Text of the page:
The Italian Budget Law For 2016, Law N. 208 Of December 2015 (“The Budget Law – Legge Finanziaria“), Passed By The Italian Parliament On December 22, 2015, Repealed Italy’s Tax “Blacklist” Rules.
Such changes will remove significant limitations of doing business with previously blacklisted jurisdictions together with the Italian Government’s 2015 tax information exchange agreements signed with several Countries, making relevant changes to “the Italian blacklist”.
From 2016 commercial transactions with low-tax jurisdictions (former black list countries) are subject to ordinary deductibility requirements for negative income components. With the Circular no. 39 / E of 2016, the Inland Revenue Agency has clarified the application of the new regime introduced by the Law of Stability 2016, so there is no longer the requirement of a separate indication of costs in the declaration and the related sanctions. It follows that the list of countries contained in the Blacklist D.M. January 23, 2002, although not formally repealed by the law of stability, loses all value as outdated by the general principle of ordinary deductibility for costs blacklist.
By circular no. 39 / E / 2016, the Inland Revenue has provided clarification regarding the deductibility of costs incurred in low-tax countries, because of the new rules introduced by the Law of Stability 2016 which repealed the special one dictated by the Income Tax Code, by deleting the obligation the separate disclosure in the declaration, the sanction for non-compliance and the exhaustive lists of the states or territories with privileged The Law of Stability 2016 has modified the regulation of transactions with suppliers based in low requiring the repeal of the special system for limiting the deductibility reserved for costs blacklist.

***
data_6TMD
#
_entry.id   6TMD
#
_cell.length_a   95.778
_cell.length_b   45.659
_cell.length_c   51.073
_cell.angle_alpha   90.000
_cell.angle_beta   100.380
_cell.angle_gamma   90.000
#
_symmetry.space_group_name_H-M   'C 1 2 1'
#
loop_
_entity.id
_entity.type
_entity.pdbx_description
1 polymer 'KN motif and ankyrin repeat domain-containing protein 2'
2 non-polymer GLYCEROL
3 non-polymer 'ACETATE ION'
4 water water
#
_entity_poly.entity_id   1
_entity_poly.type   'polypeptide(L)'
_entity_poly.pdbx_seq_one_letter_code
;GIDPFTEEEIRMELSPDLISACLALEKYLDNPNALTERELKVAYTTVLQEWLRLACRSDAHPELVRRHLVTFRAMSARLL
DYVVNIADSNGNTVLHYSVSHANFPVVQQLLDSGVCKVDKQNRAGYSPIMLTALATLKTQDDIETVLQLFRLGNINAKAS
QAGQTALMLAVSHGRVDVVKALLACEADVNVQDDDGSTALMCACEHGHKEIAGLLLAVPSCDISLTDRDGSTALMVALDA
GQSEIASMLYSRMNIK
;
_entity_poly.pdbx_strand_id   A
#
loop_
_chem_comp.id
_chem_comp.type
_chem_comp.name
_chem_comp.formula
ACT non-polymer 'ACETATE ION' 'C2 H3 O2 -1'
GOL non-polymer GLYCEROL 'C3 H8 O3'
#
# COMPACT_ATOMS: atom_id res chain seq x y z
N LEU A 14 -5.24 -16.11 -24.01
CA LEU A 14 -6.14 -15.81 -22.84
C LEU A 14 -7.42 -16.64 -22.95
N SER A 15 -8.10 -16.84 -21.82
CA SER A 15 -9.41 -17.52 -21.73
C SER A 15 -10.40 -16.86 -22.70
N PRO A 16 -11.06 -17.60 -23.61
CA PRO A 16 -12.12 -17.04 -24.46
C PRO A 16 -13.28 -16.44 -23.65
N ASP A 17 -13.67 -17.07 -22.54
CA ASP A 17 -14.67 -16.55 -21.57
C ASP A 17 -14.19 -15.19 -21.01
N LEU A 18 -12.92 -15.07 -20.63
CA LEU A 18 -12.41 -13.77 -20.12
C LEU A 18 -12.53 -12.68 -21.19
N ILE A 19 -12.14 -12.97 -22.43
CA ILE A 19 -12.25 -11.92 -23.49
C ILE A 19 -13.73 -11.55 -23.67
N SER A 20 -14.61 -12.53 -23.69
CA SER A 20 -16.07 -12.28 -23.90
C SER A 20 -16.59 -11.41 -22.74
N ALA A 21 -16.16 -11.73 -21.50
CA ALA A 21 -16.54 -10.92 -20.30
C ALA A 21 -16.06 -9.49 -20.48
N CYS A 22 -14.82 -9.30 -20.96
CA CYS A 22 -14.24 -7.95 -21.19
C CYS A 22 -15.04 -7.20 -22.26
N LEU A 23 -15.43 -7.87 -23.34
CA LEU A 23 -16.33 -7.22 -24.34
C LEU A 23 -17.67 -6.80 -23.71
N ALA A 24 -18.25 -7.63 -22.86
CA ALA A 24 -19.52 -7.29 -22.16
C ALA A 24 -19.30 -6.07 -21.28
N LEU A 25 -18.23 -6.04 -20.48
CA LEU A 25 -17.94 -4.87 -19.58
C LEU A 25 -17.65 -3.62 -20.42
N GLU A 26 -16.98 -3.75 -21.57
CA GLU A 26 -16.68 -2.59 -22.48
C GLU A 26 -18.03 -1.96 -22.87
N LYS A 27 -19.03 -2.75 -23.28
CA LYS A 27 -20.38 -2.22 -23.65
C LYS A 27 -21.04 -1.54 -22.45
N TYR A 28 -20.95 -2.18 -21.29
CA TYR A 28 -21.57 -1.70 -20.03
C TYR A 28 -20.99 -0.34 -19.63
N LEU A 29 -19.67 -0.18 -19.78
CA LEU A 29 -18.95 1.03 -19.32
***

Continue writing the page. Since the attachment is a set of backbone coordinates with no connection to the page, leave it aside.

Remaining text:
The new effects are:
- the full deductibility of the Italian blacklist costs (subject to compliance with the ordinary deductibility requirements provided for by law)
- the elimination of the obligation, previously expected, the separate indication in the tax blacklist costs and the non-applicability of the relevant sanctions
- the elimination of exhaustive lists of states or territories with privileged tax.
The Blacklist Costs Are Now Deductible For The Entire Amount, Remaining Subject Only To Ordinary Deductibility Rules As Similar Costs Incurred In Respect Of Any Supplier.
It is understood that for the costs incurred in respect of a foreign operator, resident in a country considered black list based on previous legislation, and belonging to the same group of persons resident in Italy, continue to apply the rules laid down in the area of transfer pricing.
In conclusion, the list contained in D.M. January 23, 2002, although not formally repealed by the law of stability, loses all value as outdated by the general principle of ordinary deductibility for costs blacklist.